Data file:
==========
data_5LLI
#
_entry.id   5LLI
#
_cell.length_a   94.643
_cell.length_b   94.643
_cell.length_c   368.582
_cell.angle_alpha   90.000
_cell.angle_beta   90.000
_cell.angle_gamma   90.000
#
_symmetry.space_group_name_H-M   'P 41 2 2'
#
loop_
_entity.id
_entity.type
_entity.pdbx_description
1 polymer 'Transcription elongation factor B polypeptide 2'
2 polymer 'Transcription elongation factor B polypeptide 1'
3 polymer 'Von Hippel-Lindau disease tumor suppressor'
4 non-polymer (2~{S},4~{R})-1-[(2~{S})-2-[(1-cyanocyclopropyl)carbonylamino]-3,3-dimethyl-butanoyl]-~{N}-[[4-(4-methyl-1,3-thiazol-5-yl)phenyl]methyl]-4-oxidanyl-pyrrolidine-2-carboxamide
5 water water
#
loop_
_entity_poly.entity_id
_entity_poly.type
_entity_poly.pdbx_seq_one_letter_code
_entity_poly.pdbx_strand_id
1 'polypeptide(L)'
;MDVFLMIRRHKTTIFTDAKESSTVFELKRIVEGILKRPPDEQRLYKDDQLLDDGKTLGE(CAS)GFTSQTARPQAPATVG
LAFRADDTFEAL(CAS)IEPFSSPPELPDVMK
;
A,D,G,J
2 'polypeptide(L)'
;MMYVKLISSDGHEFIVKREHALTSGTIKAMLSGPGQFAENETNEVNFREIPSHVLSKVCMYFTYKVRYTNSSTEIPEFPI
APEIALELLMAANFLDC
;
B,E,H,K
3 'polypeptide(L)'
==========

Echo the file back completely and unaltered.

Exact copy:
data_5LLI
#
_entry.id   5LLI
#
_cell.length_a   94.643
_cell.length_b   94.643
_cell.length_c   368.582
_cell.angle_alpha   90.000
_cell.angle_beta   90.000
_cell.angle_gamma   90.000
#
_symmetry.space_group_name_H-M   'P 41 2 2'
#
loop_
_entity.id
_entity.type
_entity.pdbx_description
1 polymer 'Transcription elongation factor B polypeptide 2'
2 polymer 'Transcription elongation factor B polypeptide 1'
3 polymer 'Von Hippel-Lindau disease tumor suppressor'
4 non-polymer (2~{S},4~{R})-1-[(2~{S})-2-[(1-cyanocyclopropyl)carbonylamino]-3,3-dimethyl-butanoyl]-~{N}-[[4-(4-methyl-1,3-thiazol-5-yl)phenyl]methyl]-4-oxidanyl-pyrrolidine-2-carboxamide
5 water water
#
loop_
_entity_poly.entity_id
_entity_poly.type
_entity_poly.pdbx_seq_one_letter_code
_entity_poly.pdbx_strand_id
1 'polypeptide(L)'
;MDVFLMIRRHKTTIFTDAKESSTVFELKRIVEGILKRPPDEQRLYKDDQLLDDGKTLGE(CAS)GFTSQTARPQAPATVG
LAFRADDTFEAL(CAS)IEPFSSPPELPDVMK
;
A,D,G,J
2 'polypeptide(L)'
;MMYVKLISSDGHEFIVKREHALTSGTIKAMLSGPGQFAENETNEVNFREIPSHVLSKVCMYFTYKVRYTNSSTEIPEFPI
APEIALELLMAANFLDC
;
B,E,H,K
3 'polypeptide(L)'